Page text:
The Year 1964 world events
- Nelson Mandela sentenced to life imprisonment in South Africa (June 11).
- Congress approves Gulf of Tonkin Resolution after North Vietnamese torpedo boats allegedly attack US destroyers (Aug. 7).
- Khrushchev is deposed; Kosygin becomes premier and Brezhnev becomes first secretary of the Communist Party (October).
- China detonates its first atomic bomb.
- Three civil rights workers—Schwerner, Goodman, and Cheney—murdered in Mississippi (June).
- President’s Commission on the Assassination of President Kennedy issues Warren Report concluding that Lee Harvey Oswald acted alone.
- Only one song per artist/group
- The song must be released that specific year
- Songs from live albums not allowed
- Restricted to only 20 songs
The Lonesome Death of Hattie Carroll – Bob Dylan
A topical song written by the American musician Bob Dylan. Recorded on October 23, 1963, the song was released on Dylan’s 1964 album, The Times They Are a-Changin’ and gives a generally factual account of the killing of a 51-year-old barmaid, Hattie Carroll, by William Devereux “Billy” Zantzinger.
William Zanzinger killed poor Hattie Carroll
With a cane that he twirled around his diamond ring finger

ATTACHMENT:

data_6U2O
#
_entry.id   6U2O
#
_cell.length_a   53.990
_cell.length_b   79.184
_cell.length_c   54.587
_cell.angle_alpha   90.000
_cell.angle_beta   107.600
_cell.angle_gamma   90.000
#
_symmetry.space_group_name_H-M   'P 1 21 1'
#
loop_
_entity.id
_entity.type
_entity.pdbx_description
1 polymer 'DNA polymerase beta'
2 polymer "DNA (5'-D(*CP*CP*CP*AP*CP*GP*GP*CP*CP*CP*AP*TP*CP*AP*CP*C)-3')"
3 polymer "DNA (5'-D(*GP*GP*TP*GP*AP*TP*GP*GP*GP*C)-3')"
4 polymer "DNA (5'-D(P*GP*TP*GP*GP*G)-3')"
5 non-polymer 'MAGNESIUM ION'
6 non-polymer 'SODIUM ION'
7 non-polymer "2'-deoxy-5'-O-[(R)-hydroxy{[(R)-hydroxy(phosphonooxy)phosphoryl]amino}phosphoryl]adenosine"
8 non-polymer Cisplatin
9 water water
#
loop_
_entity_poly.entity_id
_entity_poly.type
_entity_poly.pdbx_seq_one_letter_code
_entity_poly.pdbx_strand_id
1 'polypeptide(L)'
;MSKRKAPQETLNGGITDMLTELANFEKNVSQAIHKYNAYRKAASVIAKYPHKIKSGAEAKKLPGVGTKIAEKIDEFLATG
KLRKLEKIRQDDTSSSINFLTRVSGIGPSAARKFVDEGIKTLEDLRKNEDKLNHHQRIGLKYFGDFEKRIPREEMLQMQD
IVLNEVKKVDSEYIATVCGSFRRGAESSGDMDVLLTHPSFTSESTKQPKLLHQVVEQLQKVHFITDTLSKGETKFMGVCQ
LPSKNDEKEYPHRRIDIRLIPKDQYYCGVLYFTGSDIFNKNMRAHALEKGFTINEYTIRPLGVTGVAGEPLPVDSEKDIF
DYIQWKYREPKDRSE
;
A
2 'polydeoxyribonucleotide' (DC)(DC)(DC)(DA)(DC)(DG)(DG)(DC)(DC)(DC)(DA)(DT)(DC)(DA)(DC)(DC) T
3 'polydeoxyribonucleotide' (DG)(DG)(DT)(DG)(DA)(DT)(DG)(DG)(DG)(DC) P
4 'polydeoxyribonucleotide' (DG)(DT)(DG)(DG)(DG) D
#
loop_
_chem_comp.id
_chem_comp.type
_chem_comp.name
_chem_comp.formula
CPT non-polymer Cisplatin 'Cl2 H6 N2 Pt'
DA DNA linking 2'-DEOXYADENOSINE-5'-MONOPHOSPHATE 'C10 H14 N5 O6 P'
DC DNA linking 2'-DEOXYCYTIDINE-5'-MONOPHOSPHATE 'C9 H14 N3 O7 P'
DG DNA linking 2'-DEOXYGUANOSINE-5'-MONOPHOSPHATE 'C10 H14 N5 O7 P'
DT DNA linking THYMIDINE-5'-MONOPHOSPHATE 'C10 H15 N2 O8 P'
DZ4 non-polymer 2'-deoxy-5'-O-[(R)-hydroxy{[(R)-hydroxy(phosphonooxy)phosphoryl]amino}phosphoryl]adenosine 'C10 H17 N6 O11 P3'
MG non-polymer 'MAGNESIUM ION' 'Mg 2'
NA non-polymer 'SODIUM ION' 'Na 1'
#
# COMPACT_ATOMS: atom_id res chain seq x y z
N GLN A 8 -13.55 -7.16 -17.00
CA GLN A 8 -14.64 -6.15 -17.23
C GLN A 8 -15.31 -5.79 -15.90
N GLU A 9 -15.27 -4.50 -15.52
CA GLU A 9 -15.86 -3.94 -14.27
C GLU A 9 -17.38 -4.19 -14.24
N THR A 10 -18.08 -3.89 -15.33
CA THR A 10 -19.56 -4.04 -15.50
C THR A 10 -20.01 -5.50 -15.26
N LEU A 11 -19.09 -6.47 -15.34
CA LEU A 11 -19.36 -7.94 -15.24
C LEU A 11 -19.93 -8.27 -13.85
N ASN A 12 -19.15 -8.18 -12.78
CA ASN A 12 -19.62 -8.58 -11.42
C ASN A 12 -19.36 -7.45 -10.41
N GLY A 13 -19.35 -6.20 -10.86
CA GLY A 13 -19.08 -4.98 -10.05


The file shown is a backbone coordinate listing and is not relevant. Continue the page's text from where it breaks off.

At a Baltimore hotel society gath’rin’
And the cops were called in and his weapon took from him
As they rode him in custody down to the station
And booked William Zanzinger for first-degree murder
But you who philosophize disgrace and criticize all fears
Take the rag away from your face
Now ain’t the time for your tears
Them Again is the second album by Them, lead by singer and songwriter Van Morrison. The album was released by Decca Records in the UK on 21 January 1966 but it failed to chart. In the U.S. it was released in April 1966 where it peaked at #138 on the Billboard charts.
|Released||21 January 1966 (UK), April 1966 (USA)|
|Length||48:21Decca (UK), Parrot PA 61008; PAS 71008 (USA)|
It’s a great record and often overlooked and unfavourably compared to Them’s debut. It is allmost as good. You owe it to yourself to check it out.
Two of the original Van Morrison songs included on the album, “My Lonely Sad Eyes” and “Hey Girl”, can be seen as precursors to the poetic musings of Morrison’s later Astral Weeks album, released in 1968. “My Lonely Sad Eyes” begins with the words, “Fill me my cup, and I’ll drink your sparkling wine/Pretend that everything is fine, ’til I see your sad eyes.” The title implies that the sad eyes belong to the singer but the lyrics address the singer’s love interest. It reminds me of Rolling Stones at their most soulful.
My Lonely Sad Eyes:
The song “Hey Girl” has a pastoral feel to it, enhanced by the addition of flutes and in Brian Hinton’s opinion is a “dry run for ‘Cyprus Avenue'” from Astral Weeks.